Chick lit, Women’s lit, and Fiction’s Dark Arts

moon

“It is no longer a passion hidden in my veins: it is the goddess Venus herself fastened on her prey.” — Racine

One of the odd pleasures about writing fiction is that you don’t always know what you’re doing until after you’ve done it.

There are parts of the mind (the parts that Jungian psychologist Robert Johnson refers to as the Shadow) that meddle with your fiction behind your back.

You have little or no awareness of the meddling as you write.

You’re too focused on all those conscious tasks that require your attention. The characters, the plot, your deadlines, your typos . . .

But then you re-read what you’ve done and there it is, like the smudgey remnants of an alien footprint — an alien footprint that also seems disturbingly familiar.

Who wrote that?

Gah! There is no chick lit in that direction . . . but we have to go anyway. Sorry!

Gah! There is no chick lit in that direction . . . but we have to go anyway. Sorry!

This Shadow is not necessarily synonymous with darkness per se — I mean here “darkness” as we understand it when we talk about writers whose works are shot through with nihilism or sarcasm or pessimism, or who set out to horrify or frighten. (Although, to be clear, these writers partner with the Shadow — or they do if they want to write well.)

What I’m talking about is something different, as well, from “conflict.” Novels, to be interesting, need conflict. But some conflict is decidedly sunny. In the literary form that I’ve worked in for my first three novels for instance [yes, I know it’s a stretch to call chick litty novels a literary form, be nice, I’m dashing this off as quickly as I can before returning to editing Loose Dogs!] the conflict is often of the “I love him but he doesn’t love me” variety — and you know, as with all romances, that in the end she’ll learn that: Yes. He loves her. Very much indeed.

Novels that hew to a more literary bent depict conflict that is not so sunny, but is all the same very well-lit. By which I mean, it’s conflict that you can read about in nearly the same form in any of the popular women’s magazines. Or watch it on Oprah. It scrolls onto your Facebook feed. Things like recovering from childhood abuse, struggling with alcoholism or a spouse’s infidelity, finding out you were adopted.

Yes, I do wish I could write books that would fit into pretty little categories. Because that's how writers strike it rich.

Because if my novels fit into pretty little categories, I’d sell more copies . . .

My confession: as a reader, I find myself avoiding fiction that takes either path. Oh, I’ll read both types once in a while. But they aren’t “my kind of novel.”

And as a writer, I find my Shadow subverts my attempts to take either path as well.

It’s not intentional. On the contrary, I would love to write books that follow rules everyone recognizes immediately — books that I could target easily to a particular niche of readers who would then respond with rapturous delight.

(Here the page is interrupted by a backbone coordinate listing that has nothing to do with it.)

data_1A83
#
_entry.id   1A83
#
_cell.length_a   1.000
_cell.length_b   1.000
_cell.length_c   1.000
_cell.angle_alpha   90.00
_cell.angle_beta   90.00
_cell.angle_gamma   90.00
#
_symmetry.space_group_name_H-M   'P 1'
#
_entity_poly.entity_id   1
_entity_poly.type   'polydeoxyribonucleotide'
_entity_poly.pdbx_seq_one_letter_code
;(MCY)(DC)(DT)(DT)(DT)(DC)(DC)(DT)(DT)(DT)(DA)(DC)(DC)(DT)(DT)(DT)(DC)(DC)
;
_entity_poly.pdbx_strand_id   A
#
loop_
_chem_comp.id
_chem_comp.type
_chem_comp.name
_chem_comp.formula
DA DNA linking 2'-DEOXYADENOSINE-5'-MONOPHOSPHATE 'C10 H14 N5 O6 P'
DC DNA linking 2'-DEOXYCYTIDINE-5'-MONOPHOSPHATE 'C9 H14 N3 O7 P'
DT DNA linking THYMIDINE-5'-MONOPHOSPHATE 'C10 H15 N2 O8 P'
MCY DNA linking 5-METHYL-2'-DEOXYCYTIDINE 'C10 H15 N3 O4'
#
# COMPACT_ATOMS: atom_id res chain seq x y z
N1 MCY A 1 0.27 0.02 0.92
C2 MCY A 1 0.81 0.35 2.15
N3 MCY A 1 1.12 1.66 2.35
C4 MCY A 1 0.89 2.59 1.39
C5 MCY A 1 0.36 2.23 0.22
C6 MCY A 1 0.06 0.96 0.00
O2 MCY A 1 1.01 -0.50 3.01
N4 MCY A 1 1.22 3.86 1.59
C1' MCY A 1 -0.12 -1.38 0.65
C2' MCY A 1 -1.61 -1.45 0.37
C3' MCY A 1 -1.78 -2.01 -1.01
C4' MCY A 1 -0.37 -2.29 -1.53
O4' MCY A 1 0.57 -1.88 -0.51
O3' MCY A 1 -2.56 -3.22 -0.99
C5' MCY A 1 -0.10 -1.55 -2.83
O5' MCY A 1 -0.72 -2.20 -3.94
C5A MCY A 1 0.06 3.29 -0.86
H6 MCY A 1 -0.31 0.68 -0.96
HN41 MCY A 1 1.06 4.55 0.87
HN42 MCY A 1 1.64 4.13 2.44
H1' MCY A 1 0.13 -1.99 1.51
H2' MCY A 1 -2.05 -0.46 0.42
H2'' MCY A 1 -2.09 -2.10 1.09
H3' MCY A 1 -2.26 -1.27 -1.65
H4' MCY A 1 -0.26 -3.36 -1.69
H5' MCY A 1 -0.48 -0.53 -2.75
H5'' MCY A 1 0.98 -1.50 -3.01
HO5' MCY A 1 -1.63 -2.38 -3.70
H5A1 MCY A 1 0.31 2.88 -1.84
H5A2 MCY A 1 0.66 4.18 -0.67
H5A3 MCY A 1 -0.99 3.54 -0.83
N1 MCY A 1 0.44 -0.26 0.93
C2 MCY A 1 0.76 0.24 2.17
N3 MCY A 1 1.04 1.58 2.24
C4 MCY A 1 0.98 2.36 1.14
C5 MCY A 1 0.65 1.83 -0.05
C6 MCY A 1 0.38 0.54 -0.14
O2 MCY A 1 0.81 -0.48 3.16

But when I’m writing, the more I follow what is “true” about characters’ decisions and reactions and behavior, the more my writing takes on elements that don’t “fit” with the chicklit/romance model.

So with my last novel, I created this character Libby. And instead of being a strong, assertive heroine, she’s a woman who is pushed around by circumstances¬† and by other people.

And I did a promo of the novel through the Amazon KDP program, and it was enormously successful. 20,000 people downloaded free copies. But many of those people are romance readers. And when they started reading the book, it wasn’t what they expected.

I will create a heroine who is real! And I will defend her to the death!

I will create a heroine who is real! And I will defend her to the death!

And I got b!tchslapped a bit in the reviews. For which I bear some responsibility. I should not have positioned the book as a romance.

Not that I had much of a choice. Find me a category that fits my novels.

Can’t do it, can you.

And I certainly don’t intend to change what I write so that it will slot into some neat Amazon pigeonhole. Heck, even if I wanted to, I couldn’t.

I’m writing the books I have to write.

Getting pounded in a public forum hurts, of course.

And some of the bruises have flared up a bit from time to time as I’ve worked on Loose Dogs.

Will readers hate this book’s protagonist too?

Perhaps.

But this time, I’ll be ready. It thickened my skin, the response some readers had to Libby.

What’s more, it hardened my resolve. I realized that in a very modest and limited sense — I certainly don’t want to overstate my importance here! — what I’m doing is subversive.

I’m working within what appears, on the surface, to be chicklit/romance, but that’s not really what it is.

It’s too real.

There’s too much Shadow . . .

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